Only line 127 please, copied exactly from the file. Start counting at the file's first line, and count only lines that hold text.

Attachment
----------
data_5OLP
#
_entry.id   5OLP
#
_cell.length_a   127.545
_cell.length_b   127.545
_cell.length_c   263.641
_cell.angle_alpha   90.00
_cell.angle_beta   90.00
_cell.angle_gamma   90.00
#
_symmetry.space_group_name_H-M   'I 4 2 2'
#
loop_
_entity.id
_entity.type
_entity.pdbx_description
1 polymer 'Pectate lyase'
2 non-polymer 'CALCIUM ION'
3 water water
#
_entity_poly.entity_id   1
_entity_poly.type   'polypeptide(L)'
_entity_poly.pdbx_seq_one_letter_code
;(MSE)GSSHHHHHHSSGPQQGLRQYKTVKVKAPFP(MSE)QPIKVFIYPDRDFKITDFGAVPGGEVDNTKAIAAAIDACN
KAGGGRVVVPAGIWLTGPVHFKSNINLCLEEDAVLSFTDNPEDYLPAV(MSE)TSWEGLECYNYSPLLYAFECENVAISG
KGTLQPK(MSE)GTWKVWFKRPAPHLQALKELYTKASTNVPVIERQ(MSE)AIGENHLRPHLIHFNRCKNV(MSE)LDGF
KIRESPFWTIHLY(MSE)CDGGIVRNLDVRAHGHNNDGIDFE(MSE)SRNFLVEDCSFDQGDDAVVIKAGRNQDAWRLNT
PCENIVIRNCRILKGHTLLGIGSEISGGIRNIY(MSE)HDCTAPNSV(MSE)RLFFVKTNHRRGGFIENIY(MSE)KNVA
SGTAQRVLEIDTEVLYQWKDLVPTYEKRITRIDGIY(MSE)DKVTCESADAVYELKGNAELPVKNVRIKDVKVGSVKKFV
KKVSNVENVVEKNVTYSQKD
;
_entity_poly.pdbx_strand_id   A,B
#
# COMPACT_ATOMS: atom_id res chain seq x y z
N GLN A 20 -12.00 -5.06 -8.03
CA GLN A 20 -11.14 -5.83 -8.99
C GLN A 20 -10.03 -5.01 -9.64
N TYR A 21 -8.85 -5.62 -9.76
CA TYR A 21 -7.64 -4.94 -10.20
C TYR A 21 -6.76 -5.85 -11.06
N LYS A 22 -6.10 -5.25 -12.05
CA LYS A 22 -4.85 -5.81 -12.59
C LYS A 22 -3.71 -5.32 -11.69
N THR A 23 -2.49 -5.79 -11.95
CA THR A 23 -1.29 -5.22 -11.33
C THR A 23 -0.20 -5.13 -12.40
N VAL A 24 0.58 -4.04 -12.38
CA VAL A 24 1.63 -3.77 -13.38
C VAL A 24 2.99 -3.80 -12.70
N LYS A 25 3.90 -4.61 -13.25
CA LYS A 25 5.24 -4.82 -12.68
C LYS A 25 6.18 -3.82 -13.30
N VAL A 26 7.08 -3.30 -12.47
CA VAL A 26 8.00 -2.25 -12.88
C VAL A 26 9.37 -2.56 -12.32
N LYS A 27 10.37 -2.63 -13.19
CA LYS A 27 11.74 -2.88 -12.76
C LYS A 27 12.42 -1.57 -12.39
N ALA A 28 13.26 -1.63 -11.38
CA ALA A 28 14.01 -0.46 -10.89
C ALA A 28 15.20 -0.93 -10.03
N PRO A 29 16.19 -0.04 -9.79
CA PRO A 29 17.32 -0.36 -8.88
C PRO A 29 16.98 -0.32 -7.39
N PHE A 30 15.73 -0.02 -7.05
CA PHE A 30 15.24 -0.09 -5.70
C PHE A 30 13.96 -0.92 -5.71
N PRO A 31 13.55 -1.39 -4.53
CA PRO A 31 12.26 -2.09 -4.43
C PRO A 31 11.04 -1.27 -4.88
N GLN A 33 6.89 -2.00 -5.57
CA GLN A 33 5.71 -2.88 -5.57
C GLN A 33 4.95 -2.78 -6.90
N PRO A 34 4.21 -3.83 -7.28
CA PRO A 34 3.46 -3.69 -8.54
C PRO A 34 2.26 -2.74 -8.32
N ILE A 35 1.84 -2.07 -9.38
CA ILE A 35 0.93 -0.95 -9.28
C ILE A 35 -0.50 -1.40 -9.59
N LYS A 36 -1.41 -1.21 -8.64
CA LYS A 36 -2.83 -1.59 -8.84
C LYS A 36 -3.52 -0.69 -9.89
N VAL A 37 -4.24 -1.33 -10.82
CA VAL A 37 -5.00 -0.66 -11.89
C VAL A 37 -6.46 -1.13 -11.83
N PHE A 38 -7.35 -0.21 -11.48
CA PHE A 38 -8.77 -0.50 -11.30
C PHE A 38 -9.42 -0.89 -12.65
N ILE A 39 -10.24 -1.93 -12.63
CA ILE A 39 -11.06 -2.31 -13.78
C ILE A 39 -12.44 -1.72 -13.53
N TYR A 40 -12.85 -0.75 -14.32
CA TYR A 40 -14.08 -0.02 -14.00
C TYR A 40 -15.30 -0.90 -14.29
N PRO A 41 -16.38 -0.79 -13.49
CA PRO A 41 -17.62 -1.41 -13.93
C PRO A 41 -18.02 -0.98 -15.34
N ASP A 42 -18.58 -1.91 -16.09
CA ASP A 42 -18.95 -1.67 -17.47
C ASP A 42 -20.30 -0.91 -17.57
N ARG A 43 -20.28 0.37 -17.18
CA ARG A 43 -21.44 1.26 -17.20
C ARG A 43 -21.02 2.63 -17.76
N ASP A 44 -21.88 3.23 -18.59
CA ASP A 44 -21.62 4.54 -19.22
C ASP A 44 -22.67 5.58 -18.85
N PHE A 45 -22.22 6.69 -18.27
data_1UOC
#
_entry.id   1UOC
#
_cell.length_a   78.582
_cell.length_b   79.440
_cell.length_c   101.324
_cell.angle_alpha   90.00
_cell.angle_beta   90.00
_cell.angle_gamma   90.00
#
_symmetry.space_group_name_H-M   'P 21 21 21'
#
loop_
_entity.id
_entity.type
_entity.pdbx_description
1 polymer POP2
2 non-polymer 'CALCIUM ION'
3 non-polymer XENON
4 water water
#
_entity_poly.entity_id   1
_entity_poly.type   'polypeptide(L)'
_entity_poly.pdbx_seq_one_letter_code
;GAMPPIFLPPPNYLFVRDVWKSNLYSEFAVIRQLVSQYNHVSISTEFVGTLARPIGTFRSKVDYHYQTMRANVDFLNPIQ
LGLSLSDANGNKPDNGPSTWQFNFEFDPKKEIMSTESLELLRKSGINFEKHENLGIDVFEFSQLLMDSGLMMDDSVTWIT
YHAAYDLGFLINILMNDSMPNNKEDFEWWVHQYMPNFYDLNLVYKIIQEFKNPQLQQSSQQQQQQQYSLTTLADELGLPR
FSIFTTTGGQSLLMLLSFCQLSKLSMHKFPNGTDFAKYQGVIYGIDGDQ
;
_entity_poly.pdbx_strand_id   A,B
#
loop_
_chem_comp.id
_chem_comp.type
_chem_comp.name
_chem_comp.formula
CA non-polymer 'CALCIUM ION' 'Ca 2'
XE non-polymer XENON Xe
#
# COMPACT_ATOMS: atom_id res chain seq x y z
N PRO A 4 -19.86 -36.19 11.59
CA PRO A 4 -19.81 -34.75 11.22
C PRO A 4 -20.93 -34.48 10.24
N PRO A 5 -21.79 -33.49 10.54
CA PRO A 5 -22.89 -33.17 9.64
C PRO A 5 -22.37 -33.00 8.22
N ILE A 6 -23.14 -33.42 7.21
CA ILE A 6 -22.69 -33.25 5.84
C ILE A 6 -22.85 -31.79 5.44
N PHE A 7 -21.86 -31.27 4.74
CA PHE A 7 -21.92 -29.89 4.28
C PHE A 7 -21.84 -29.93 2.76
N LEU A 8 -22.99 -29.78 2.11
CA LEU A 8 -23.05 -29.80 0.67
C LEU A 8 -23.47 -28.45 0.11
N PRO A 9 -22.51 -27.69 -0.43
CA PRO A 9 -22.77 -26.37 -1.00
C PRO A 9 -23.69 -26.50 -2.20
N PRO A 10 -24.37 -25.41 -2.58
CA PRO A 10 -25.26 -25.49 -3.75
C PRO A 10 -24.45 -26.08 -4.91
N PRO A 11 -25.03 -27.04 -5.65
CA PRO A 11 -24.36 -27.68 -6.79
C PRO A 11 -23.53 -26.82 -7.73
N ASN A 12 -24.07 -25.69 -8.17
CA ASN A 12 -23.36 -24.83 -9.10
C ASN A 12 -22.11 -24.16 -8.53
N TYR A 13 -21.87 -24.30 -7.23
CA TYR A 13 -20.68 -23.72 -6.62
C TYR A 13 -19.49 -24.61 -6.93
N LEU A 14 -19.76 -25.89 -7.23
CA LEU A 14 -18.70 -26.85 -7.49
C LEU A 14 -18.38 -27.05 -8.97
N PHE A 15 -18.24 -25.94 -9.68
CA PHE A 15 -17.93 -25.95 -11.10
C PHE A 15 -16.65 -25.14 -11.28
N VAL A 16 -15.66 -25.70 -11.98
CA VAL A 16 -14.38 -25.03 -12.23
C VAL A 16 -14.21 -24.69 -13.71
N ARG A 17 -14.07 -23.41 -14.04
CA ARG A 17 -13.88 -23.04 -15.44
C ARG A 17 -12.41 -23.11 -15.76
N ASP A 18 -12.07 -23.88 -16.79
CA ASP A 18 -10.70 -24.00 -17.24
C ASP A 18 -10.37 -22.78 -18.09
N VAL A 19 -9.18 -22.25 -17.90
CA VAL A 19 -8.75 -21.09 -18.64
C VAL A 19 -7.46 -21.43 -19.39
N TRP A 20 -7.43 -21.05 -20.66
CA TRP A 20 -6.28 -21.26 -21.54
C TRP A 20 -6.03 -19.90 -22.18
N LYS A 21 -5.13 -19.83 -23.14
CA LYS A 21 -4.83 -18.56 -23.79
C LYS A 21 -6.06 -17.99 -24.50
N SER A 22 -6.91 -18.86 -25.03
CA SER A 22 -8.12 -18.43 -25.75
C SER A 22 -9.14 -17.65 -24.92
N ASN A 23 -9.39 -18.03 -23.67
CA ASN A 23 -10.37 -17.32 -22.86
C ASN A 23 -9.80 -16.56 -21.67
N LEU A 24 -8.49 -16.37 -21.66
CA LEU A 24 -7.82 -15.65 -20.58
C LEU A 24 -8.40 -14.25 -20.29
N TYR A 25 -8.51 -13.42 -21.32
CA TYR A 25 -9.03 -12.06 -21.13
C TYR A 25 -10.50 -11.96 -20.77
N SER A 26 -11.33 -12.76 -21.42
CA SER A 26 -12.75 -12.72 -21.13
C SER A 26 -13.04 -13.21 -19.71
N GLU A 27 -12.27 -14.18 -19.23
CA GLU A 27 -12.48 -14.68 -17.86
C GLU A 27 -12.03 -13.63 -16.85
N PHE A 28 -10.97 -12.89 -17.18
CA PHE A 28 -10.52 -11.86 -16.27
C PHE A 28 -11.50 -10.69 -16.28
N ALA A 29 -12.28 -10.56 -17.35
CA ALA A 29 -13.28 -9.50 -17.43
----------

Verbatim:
2 non-polymer 'CALCIUM ION'